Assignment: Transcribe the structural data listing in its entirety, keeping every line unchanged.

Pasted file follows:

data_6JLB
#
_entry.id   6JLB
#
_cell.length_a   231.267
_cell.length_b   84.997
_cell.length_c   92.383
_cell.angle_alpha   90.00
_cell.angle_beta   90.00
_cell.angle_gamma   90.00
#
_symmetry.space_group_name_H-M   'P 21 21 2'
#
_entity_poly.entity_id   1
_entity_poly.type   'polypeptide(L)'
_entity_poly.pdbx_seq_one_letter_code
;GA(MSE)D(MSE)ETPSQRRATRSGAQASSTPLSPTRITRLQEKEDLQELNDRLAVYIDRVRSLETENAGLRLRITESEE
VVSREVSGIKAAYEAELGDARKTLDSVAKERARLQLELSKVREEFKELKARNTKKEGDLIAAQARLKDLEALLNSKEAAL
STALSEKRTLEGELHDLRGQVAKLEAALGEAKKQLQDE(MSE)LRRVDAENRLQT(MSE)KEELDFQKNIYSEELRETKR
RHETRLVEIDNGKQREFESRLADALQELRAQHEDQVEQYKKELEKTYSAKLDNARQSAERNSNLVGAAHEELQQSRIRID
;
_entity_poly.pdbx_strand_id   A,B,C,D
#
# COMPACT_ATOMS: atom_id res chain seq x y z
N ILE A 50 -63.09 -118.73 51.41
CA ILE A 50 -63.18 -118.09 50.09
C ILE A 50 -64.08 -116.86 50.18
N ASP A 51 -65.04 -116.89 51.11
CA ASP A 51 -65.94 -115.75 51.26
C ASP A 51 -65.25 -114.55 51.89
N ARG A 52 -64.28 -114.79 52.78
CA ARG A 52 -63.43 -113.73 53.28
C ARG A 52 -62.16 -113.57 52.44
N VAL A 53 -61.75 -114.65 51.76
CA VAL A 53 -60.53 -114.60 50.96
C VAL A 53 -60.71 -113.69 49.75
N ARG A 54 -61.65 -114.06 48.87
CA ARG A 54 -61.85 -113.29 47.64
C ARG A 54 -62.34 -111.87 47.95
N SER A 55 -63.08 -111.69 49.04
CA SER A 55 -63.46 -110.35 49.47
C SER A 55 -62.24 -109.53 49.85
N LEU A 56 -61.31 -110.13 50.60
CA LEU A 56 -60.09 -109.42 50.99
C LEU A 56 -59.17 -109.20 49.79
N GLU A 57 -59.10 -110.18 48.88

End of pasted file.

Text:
data_6JLB
#
_entry.id   6JLB
#
_cell.length_a   231.267
_cell.length_b   84.997
_cell.length_c   92.383
_cell.angle_alpha   90.00
_cell.angle_beta   90.00
_cell.angle_gamma   90.00
#
_symmetry.space_group_name_H-M   'P 21 21 2'
#
_entity_poly.entity_id   1
_entity_poly.type   'polypeptide(L)'
_entity_poly.pdbx_seq_one_letter_code
;GA(MSE)D(MSE)ETPSQRRATRSGAQASSTPLSPTRITRLQEKEDLQELNDRLAVYIDRVRSLETENAGLRLRITESEE
VVSREVSGIKAAYEAELGDARKTLDSVAKERARLQLELSKVREEFKELKARNTKKEGDLIAAQARLKDLEALLNSKEAAL
STALSEKRTLEGELHDLRGQVAKLEAALGEAKKQLQDE(MSE)LRRVDAENRLQT(MSE)KEELDFQKNIYSEELRETKR
RHETRLVEIDNGKQREFESRLADALQELRAQHEDQVEQYKKELEKTYSAKLDNARQSAERNSNLVGAAHEELQQSRIRID
;
_entity_poly.pdbx_strand_id   A,B,C,D
#
# COMPACT_ATOMS: atom_id res chain seq x y z
N ILE A 50 -63.09 -118.73 51.41
CA ILE A 50 -63.18 -118.09 50.09
C ILE A 50 -64.08 -116.86 50.18
N ASP A 51 -65.04 -116.89 51.11
CA ASP A 51 -65.94 -115.75 51.26
C ASP A 51 -65.25 -114.55 51.89
N ARG A 52 -64.28 -114.79 52.78
CA ARG A 52 -63.43 -113.73 53.28
C ARG A 52 -62.16 -113.57 52.44
N VAL A 53 -61.75 -114.65 51.76
CA VAL A 53 -60.53 -114.60 50.96
C VAL A 53 -60.71 -113.69 49.75
N ARG A 54 -61.65 -114.06 48.87
CA ARG A 54 -61.85 -113.29 47.64
C ARG A 54 -62.34 -111.87 47.95
N SER A 55 -63.08 -111.69 49.04
CA SER A 55 -63.46 -110.35 49.47
C SER A 55 -62.24 -109.53 49.85
N LEU A 56 -61.31 -110.13 50.60
CA LEU A 56 -60.09 -109.42 50.99
C LEU A 56 -59.17 -109.20 49.79
N GLU A 57 -59.10 -110.18 48.88